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From Wikipedia, the free encyclopedia
The shahada (Arabic الشهادة a-ahādah) (from the verb شهد ahida, "to witness" or "to testify"), or Kalimat ash-Shahadah (Arabic: كلمة الشهادة), is an Islamic creed which declares belief in the oneness of God and acceptance of Muhammad as God's prophet. The declaration in its shortest form reads:
لَا إِلٰهَ إِلَّا الله مُحَمَّدٌ رَسُولُ الله (lā ʾilāha ʾillā l-Lāh, Muḥammadur rasūlu l-Lāh) (in Arabic)
There is no god but God, Muhammad is the messenger of God. (in English)
In Shia Islam, the creed is expanded with the addition of a phrase concerning Ali at the end, although it is not obligatory:
وعليٌ وليُّ الله (wa ʿAliyyun waliyyu l-Lāh) ["and Ali is the wali (friend; viceregent) of God"].
The word shahādah (شَهادة) is a noun stemming from the verb shahada (شَهَدَ) , meaning "he observed, witnessed, or testified"; when used in legal terms, shahādah is a testimony to the occurrence of events, such as debt, adultery, or divorce. The shahādah can also be expressed in the dual form shahādatān (شَهادَتانْ, lit. "two testimonials"), which refers to the dual act of observing or seeing and then the declaration of the observation.The person giving the testimony is called a shāhid (شاهِد), with the stress on the first syllable. The two acts in Islam are observing or perceiving that there is no god but God and testifying or witnessing that Muhammad is the messenger of God. In a third meaning, shihādah or more commonly istishhād (إسْتِشْهادْ), means "martyrdom", the shahīd (شَهيد) pronounced with stress on the last syllable ("martyr") demonstrating the ultimate expression of faith. Shahīd can also be used in a non-Islamic religious context. Long before the advent of Islam, Christian Arabs of the Middle East used the word shahīd referencing to someone that was wrongly killed or someone that died for his family, his Christian faith or his country. The two words shāhid (شاهِد, "witness") and shahīd (شَهيد, "martyr") are pre-Islamic. Both are paradigms of the root verb (شَهَدَ, shahada, "he observed").
This declaration, or statement of faith, is called the kalimah (كَلِمة, lit. "word"). Recitation of the shihādah, the "oath" or "testimony", is the most important article of faith for Muslims. Non-Muslims wishing to convert to Islam do so by a public recitation of this creed. Most Muslims count it as the first of the Five Pillars of Islam, while the Twelver and Ismaili Shi'a connect it to their respective lists of pillars of the faith. The complete shahādah cannot be found in the Quran, but comes from hadiths.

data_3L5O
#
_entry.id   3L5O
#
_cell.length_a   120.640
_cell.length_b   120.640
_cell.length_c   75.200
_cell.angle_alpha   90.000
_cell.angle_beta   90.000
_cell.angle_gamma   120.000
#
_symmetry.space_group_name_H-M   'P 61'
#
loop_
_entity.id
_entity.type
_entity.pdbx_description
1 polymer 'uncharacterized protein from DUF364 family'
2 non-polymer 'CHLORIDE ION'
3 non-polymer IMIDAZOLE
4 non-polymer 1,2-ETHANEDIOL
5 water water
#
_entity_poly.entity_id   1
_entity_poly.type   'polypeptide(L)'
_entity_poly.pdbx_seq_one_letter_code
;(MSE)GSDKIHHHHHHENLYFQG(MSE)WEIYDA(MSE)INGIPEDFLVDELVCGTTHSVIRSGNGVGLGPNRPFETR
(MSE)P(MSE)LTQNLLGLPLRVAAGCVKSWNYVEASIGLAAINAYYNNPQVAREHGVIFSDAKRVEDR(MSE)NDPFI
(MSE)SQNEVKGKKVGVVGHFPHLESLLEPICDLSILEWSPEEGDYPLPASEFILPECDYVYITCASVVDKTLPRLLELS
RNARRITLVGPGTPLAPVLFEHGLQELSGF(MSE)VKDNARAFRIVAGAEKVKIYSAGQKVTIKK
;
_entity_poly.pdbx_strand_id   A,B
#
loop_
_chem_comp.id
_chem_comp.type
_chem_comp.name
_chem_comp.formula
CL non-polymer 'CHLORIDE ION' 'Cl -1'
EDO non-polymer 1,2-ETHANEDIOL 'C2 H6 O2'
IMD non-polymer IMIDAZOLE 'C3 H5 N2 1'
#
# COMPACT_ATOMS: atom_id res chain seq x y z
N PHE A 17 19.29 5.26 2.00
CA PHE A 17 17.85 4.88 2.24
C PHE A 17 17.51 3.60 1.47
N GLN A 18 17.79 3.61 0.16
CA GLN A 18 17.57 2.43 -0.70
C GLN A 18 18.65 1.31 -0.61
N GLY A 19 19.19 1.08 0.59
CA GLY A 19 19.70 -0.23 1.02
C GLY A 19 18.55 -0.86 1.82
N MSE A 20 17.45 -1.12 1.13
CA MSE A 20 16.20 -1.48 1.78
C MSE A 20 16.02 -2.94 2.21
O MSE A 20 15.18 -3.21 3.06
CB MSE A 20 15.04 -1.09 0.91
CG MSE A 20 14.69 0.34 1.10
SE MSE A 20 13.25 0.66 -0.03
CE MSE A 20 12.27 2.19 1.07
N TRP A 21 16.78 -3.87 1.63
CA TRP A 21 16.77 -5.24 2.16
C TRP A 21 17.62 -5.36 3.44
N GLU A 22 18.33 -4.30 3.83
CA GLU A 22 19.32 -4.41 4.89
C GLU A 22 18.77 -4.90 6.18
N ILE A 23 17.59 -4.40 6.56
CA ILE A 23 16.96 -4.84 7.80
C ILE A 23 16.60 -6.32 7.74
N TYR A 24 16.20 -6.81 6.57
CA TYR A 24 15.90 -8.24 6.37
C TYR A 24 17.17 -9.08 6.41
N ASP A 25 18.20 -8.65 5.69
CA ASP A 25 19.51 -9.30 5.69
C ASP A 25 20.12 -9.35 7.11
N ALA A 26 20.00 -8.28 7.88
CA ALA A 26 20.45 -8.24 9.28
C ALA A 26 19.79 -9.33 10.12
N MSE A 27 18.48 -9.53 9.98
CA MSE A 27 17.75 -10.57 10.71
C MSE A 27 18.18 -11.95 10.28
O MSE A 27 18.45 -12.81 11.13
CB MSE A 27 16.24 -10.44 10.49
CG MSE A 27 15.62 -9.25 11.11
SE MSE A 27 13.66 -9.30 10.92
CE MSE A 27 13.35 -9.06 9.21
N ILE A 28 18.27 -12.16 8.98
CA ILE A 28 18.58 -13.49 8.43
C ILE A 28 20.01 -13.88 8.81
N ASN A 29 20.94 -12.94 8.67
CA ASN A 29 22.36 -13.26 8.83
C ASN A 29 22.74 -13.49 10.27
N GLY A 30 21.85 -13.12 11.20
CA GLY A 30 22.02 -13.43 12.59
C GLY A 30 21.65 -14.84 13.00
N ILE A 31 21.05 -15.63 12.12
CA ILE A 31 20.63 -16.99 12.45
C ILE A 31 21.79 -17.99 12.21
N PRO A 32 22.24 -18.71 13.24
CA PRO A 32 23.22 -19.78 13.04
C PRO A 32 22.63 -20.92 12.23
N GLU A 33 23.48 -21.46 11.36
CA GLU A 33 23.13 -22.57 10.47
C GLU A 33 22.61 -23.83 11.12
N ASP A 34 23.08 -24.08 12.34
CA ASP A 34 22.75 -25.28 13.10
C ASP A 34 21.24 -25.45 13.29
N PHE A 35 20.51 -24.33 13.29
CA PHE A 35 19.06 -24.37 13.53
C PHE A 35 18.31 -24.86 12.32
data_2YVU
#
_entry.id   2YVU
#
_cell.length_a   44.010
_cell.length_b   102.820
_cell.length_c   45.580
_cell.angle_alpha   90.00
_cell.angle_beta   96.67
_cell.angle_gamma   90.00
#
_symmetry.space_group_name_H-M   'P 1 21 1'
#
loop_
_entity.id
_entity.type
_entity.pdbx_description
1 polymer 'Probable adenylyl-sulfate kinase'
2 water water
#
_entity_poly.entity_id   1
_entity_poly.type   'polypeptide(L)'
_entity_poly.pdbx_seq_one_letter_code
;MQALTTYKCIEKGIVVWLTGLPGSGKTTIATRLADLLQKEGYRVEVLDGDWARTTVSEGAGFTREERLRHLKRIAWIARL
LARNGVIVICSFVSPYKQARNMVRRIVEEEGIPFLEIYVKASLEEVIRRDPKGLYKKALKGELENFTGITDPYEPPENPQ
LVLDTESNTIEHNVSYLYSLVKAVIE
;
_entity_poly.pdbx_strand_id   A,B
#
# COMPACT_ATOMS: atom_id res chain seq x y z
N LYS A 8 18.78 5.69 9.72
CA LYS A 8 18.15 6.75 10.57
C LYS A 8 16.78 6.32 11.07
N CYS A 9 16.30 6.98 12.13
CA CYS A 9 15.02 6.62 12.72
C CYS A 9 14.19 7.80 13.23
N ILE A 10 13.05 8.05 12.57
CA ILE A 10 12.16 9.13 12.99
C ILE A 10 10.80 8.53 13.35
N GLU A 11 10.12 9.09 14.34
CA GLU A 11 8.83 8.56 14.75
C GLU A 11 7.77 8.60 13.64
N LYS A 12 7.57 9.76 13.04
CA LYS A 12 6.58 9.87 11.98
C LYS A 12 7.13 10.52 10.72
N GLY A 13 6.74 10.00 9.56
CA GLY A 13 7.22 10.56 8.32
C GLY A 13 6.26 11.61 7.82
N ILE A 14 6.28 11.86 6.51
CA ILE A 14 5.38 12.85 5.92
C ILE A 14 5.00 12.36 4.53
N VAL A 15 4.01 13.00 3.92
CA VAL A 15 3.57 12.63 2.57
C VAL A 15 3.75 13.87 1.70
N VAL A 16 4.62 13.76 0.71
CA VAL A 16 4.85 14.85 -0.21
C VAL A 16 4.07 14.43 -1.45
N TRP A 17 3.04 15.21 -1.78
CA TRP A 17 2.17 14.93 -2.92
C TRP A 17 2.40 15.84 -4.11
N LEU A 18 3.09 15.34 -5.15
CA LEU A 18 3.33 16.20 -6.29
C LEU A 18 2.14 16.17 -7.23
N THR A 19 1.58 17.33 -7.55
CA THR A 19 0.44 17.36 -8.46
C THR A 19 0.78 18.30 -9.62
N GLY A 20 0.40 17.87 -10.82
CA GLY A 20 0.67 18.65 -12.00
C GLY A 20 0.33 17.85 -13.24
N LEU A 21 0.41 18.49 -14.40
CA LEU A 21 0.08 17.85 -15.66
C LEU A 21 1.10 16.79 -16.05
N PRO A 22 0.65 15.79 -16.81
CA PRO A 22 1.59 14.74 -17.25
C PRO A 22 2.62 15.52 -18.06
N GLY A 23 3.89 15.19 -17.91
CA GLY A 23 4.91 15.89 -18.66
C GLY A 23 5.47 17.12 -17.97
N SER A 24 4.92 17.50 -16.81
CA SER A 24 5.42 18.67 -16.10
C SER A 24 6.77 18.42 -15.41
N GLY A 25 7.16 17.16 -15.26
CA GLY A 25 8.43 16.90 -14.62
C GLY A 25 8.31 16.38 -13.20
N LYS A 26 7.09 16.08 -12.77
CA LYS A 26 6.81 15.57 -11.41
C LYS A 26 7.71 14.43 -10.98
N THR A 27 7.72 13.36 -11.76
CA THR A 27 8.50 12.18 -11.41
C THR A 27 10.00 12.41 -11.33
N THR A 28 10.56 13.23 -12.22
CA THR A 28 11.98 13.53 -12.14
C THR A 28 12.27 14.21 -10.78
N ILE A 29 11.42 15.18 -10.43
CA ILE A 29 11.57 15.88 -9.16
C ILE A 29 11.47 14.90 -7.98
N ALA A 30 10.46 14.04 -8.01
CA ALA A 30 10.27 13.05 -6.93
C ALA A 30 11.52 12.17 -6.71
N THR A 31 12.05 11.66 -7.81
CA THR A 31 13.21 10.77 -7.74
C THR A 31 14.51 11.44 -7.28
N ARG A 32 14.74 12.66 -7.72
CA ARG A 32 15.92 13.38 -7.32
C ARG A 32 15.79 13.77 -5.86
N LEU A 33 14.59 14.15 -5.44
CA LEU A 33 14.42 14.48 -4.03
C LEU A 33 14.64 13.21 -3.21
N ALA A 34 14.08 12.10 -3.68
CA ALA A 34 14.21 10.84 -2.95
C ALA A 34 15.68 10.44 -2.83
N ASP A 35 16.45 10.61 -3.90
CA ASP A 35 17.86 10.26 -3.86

More detail and references at
Bill Garrison, 26 June 2013
Further information: Islamic flags
Flags reported as in use in Islam have been frequently displaying the shahada, usually on a black background, the time of Muhammad. The Taliban used a white flag with the shahada inscribed in black from 1997, until 2001 as the flag of their Islamic Emirate of Afghanistan. Flags showing the shahada, often written on a green background, have also been displayed by supporters of Hamas in rallies during the 2000s.
The shahada is referenced in the eighth stanza of the
Turkish national anthem, which can be translated as:
Oh glorious God, the sole wish of my pain-stricken heart is that,
No heathens hand should ever touch the bosom of my sacred Temples.
These ʾaḏāns, whose shahadas are the foundations of my religion,
May their noble sound last loud and wide over my eternal homeland.
An Islamic flag is a flag that complies with Islamic rules. Traditionally Islamic flags were of solid colour. The most favoured colours were black, white, red and green. However, other plain colours can be adopted. A bi-colour or tricolour (triband) flag can also be adopted as an Islamic flag. An example of a traditional solid coloured Islamic flag would be the old flag of Libya under Gaddafi.
The early Muslim community did not use any designs or geometric shapes as symbols on their flags. During the time of the Islamic prophet, Muhammad, Muslim armies and caravans flew simple solid-coloured flags (generally black or white) for identification purposes. In later generations, the Muslim leaders continued to use a simple black, white, or green flag with no markings, writings, or symbolism on it.